The LSO will be performing Tchaikovsky’s epic Fourth Symphony at our February 24 concert.

In July 2015, I attended a performance of Tchaikovsky’s 4th. Halfway through the performance, the person sitting next to me (an active board member of a well-known orchestra) leaned over and whispered: “I just don’t see how Tchaikovsky’s music is relevant today.” After having heard this, I went home and immediately programmed Tchaikovsky’s Fifth Symphony with an orchestra that I was conducting that season. When the first rehearsal arrived, I took a few minutes to explain to the orchestra members how I came to think that Tchaikovsky’s music was not only relevant today, but in my opinion even more relevant today than ever before. Something happened that has never happened before or since: the orchestra applauded me wildly.

What made that July 2015 performance of Tchaikovsky’s Fourth Symphony so memorable was not the performance itself, nor even the comment from the person sitting next to me, but rather, the fact that a week prior to the performance, the United States Supreme Court passed the Marriage Equality Act. And why is that important to Tchaikovsky’s Fourth Symphony? Because Mr. Tchaikovsky was gay and his Fourth Symphony was his artistic response to his disastrous, three-month marriage to a woman, conceived for the sole purpose of appeasing his family, and putting to rest the public rumors surrounding his personal life.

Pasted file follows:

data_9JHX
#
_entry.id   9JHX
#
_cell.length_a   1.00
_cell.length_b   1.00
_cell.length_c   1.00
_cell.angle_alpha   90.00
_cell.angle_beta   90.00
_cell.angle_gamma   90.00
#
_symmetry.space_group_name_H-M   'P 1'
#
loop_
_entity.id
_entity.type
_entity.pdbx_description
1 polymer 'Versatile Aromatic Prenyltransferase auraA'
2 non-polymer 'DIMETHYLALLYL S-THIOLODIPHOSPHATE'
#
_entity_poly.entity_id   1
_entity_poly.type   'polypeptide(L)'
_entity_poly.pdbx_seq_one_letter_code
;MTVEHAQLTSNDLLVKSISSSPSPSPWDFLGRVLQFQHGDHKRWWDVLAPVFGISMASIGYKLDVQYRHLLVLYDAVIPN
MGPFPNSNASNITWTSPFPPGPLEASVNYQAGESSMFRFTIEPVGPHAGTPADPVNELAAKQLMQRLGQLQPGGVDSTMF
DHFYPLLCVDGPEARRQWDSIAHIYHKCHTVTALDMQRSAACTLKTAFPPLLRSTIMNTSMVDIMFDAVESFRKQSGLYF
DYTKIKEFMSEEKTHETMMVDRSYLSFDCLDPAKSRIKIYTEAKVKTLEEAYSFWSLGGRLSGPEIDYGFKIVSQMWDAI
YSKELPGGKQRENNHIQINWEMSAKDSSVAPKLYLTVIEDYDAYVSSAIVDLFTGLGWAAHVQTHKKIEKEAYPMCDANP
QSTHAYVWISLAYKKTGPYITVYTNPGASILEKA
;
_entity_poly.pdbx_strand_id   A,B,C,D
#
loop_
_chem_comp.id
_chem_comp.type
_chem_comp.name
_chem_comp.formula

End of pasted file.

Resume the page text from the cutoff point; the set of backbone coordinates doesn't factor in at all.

Listening to Tchaikovsky’s Fourth Symphony within the context of a newfound American freedom to express oneself makes the work more powerful and poignant than ever before. The triumph over fate that is ultimately expressed in Tchaikovsky’s Fourth Symphony may have been the personal triumph of coming to terms with his authentic self in his native Russia. (And I cannot help but consider the irony of the statues that have been erected in Russia honoring this national musical hero, who to this day, would still face massive amounts of discrimination and possible imprisonment.)

I believe that the combination of the spirit of the music and our society’s embrace of marriage equality gives new context and depth to the experience of his work and draws a sharp contrast to those countries who still discriminate against same-sex couples.

As part of the Longmont Symphony’s commitment to engaging the community, I am proud to be giving a presentation at the Longmont’s Out Boulder County on Wednesday, February 21 at 12 PM.  At this community luncheon, we will delve deeper into the meaning of Tchaikovsky’s Fourth Symphony and relate the music to the experiences of Longmont citizens.  details

Elliot Moore, music director